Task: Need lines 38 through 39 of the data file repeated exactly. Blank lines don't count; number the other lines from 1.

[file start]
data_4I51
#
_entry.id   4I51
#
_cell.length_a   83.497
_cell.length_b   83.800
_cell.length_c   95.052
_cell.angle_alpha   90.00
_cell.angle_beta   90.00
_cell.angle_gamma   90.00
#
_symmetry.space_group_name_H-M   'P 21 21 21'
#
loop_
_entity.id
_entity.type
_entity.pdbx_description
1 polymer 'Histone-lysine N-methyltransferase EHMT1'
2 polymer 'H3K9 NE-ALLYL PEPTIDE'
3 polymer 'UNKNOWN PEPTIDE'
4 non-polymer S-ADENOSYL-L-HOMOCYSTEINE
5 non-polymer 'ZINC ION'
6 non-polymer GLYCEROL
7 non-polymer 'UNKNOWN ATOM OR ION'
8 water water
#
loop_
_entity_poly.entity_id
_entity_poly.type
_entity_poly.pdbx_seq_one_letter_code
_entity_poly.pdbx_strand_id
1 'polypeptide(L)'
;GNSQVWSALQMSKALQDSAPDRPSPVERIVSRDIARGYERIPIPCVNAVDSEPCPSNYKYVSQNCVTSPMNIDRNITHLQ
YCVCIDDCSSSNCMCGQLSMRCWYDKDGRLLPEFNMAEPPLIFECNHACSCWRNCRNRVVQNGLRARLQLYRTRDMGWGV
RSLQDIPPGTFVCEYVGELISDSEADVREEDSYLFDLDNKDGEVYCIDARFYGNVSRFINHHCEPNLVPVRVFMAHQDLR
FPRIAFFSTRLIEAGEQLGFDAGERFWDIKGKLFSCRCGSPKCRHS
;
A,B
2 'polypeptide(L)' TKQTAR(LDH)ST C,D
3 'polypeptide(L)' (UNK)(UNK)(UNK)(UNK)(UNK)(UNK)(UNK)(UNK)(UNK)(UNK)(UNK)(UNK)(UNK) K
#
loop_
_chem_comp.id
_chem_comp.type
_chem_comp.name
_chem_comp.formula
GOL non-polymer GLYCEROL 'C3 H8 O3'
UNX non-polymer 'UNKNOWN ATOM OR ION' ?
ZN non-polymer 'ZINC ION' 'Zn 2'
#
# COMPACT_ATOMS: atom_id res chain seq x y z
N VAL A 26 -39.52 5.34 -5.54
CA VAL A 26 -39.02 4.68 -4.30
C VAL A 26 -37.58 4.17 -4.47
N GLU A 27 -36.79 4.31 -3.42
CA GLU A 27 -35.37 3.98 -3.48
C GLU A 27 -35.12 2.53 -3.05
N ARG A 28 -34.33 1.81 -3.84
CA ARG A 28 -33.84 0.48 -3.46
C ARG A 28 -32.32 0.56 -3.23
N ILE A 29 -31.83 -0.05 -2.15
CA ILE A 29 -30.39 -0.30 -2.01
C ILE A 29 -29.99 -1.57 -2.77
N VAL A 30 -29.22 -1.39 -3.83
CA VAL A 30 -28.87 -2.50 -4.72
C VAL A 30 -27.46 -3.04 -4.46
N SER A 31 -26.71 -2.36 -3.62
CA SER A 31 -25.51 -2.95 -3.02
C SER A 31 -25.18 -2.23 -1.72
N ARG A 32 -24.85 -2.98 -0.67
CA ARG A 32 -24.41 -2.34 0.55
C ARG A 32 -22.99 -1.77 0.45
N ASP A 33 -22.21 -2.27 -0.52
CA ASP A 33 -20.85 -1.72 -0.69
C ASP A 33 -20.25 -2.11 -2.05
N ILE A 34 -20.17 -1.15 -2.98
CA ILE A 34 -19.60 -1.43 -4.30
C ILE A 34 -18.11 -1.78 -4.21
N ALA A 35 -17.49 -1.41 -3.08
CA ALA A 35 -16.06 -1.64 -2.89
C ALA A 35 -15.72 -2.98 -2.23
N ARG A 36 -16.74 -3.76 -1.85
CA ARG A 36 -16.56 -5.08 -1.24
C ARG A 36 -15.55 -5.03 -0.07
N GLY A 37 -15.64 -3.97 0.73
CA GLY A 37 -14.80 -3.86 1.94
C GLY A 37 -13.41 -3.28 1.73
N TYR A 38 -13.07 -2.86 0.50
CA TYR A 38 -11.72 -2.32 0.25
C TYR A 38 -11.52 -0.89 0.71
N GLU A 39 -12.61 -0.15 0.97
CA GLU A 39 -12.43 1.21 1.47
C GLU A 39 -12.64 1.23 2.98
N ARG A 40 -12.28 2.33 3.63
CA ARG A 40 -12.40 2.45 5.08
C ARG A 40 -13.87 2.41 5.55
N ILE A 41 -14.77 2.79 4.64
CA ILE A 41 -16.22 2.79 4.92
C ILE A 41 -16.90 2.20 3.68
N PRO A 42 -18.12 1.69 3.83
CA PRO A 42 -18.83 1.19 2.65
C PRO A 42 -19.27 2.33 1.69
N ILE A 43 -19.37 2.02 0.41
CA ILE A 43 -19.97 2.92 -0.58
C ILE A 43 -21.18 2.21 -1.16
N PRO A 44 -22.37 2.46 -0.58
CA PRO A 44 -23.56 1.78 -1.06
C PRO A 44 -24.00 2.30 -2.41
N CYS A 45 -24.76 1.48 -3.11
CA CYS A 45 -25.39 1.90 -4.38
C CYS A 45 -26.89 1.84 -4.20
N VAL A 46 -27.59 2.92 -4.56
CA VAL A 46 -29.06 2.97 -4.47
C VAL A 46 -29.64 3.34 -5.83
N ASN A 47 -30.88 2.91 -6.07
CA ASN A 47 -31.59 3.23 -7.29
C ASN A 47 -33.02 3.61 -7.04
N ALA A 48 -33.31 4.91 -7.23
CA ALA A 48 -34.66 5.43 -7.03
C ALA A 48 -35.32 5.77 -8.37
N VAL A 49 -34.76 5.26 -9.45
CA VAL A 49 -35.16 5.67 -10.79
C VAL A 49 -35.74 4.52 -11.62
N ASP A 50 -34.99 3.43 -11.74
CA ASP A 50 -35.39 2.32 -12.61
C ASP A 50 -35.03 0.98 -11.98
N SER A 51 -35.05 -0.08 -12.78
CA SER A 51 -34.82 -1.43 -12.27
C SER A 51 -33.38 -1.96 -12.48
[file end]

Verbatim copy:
A,B
2 'polypeptide(L)' TKQTAR(LDH)ST C,D